I Dream Of Wires
Dir. Robert Fantinatto Wave Shaper Media http://www.tinymixtapes.com/sites/default/files/1406/film-dream-of-wires.jpg

[Wave Shaper Media; 2014]

3 / 5 (0)

Styles: music, documentary
Others: It Might Get Loud, Tom Dowd & the Language of Music


Links: I Dream Of Wires - Wave Shaper Media


One of the most exotic and most misunderstood instruments in modern music is the modular analog synthesizer. With its mass of knobs and wires, it looks more like something that belongs on the console of a spaceship than on a music stage. Its cost and size have kept it firmly out of reach for most musicians and its daunting interface, with virtually limitless options for customization, can dissuade all but the most dedicated sonic alchemist. Nonetheless, these synthesizers and their digital descendants revolutionized music over the last half-century to the point that it is unfathomable what popular music today might sound like had these devices not been invented.

Robert Fantinatto’s documentary I Dream of Wires aims to peel back some of the mystery surrounding the modular synthesizer and to explain to the general public where some of their favorite sounds originated. Partially funded by an Indiegogo campaign a few years back, I Dream of Wires is a love letter to an arcane and archaic piece of machinery which nonetheless continues to inspire wonder from listeners and fetishistic devotion from proponents and practitioners, many of whom participated in the creation of this documentary. Luminaries such as Morton Subotnick, Trent Reznor (Nine Inch Nails), Vince Clarke (Depeche Mode, Erasure), Gary Numan, Chris Carter (Throbbing Gristle), Deadmau5, and others wax poetic and romantic about the allure of electronic music and the tactile joys of creating it.

Co-written by IDM producer Jason Amm (who records and releases music as Solvent, and who composed the film’s soundtrack), I Dream of Wires broadly traces the entire history of electronic sound generation, picking up in earnest with Columbia University’s Electronic Music Center in the 1950s where Robert Moog, then a physics undergrad with a knack for building DIY theremins, created one of the first modular synthesizers. It then jumps a decade forward and 2500 miles west to California where Don Buchla was creating his own analog synthesizers and sequencers for the San Francisco Tape Music Center. Buchla’s designs, unlike Moog’s, completely eschewed a piano-inspired keyboard and the western twelve-tone scale it facilitated; instead, Buchla’s synthesizers favored complete tonal freedom and sequencing parameters which recalled recent and contemporaneous experiments with tape loops and repetition by experimental composers such as Steve Reich, La Monte Young, and Terry Riley.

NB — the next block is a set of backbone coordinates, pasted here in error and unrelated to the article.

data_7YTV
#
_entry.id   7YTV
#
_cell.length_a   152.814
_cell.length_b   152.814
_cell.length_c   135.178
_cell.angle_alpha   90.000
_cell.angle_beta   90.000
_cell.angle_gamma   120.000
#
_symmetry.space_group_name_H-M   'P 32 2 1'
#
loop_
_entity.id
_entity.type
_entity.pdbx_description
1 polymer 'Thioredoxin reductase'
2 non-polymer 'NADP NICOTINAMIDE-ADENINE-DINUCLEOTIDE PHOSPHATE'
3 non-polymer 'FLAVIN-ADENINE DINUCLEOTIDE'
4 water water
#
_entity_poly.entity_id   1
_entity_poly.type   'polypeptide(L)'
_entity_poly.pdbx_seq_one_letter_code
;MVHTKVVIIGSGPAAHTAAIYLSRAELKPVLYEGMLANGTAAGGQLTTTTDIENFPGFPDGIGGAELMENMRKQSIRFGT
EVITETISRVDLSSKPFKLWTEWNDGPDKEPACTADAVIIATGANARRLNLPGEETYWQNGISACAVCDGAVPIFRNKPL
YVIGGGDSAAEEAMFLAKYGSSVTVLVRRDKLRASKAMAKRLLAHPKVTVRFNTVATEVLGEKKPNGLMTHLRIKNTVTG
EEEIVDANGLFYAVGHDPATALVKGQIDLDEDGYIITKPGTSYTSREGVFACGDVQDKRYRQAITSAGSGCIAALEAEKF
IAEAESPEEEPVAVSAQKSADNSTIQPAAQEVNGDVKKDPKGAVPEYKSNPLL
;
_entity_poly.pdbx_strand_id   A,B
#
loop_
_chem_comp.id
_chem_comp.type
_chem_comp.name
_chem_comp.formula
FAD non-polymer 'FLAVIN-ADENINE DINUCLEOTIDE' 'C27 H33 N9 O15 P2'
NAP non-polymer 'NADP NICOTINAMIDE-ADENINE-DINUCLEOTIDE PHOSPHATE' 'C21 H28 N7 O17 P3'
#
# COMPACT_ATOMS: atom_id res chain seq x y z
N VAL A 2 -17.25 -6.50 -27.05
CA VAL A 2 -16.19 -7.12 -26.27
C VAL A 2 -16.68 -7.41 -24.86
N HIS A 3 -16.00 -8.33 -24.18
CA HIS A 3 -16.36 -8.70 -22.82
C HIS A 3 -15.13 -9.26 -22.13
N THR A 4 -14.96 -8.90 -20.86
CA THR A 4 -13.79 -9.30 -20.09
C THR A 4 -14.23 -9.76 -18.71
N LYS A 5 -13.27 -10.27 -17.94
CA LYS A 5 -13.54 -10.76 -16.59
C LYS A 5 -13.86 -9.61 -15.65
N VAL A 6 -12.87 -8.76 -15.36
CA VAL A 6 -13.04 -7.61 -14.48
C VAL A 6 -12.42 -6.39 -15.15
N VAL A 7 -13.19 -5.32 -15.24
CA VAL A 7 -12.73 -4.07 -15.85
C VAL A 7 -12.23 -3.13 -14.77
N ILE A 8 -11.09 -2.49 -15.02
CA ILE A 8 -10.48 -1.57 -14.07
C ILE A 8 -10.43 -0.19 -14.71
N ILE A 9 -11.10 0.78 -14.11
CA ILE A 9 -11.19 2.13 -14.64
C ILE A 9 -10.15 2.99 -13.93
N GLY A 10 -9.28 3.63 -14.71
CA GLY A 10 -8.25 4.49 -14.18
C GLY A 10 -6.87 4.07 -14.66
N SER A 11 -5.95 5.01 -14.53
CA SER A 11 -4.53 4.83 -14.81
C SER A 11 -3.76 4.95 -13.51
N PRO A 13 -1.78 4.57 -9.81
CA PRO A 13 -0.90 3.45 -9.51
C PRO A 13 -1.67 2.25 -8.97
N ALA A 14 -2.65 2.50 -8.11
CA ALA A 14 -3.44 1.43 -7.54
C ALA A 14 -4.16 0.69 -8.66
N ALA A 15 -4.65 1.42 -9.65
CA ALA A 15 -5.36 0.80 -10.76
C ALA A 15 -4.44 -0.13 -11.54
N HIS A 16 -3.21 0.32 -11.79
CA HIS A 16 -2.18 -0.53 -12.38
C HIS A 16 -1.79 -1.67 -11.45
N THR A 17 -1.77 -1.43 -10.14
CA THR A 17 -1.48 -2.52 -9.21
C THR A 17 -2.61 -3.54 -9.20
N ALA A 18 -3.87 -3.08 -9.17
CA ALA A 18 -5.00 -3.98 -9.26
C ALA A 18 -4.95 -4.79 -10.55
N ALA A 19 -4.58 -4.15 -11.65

Wendy Carlos’s Switched on Bach album, which featured a selection of the composer’s works performed on a Moog synthesizer and inspired the soundtrack to Stanley Kubrick’s A Clockwork Orange, was a turning point for the instrument. The album was a hit, popularizing the synthesizer for listeners and legitimizing it for more classically-minded musicians and scholars who didn’t believe an instrument was valid unless it could perform works from the established canon. It also shifted its trajectory toward the East Coast design philosophy and away from the esoteric and experimental ideals of Buchla’s designs. Fantinatto and Amm use this moment in the synthesizer’s history to bring up questions of art versus commerce and of innovation versus evolution. Unfortunately, they don’t follow it up with any real argument or insight.

Therein the lies the biggest problem with I Dream of Wires: in its effort to appeal to both the enthusiast and the layman, the film functions as a serviceable and enjoyable overview, but not much else. Perhaps not wanting to alienate the musical novice, Fantinatto and Amm avoid technical jargon, but their concessions to a general audience weaken the film. The casual listener probably has no idea what a filter control or a sine wave are, but explanation of the knob-turning and cable-patching on frequent display would do more to demythologize the synthesizer than historical contextualization alone. For the enthusiast, however, the filmmakers have made an extended four-hour cut called the Hardcore Edition which features extended interviews and abstruse technical pedantry which will sound to most viewers like a foreign language. Somewhere between these two extremes is a great film about a fascinating instrument. In its theatrical cut, however, I Dream of Wires is a pleasant paean which tries too hard to have it both ways. Nonetheless, the enthusiasm the filmmakers feel for their subject is palpable, and that unabashed love for such a singular and mysterious device overcomes many of these limitations and may be enough to entice viewers to learn more.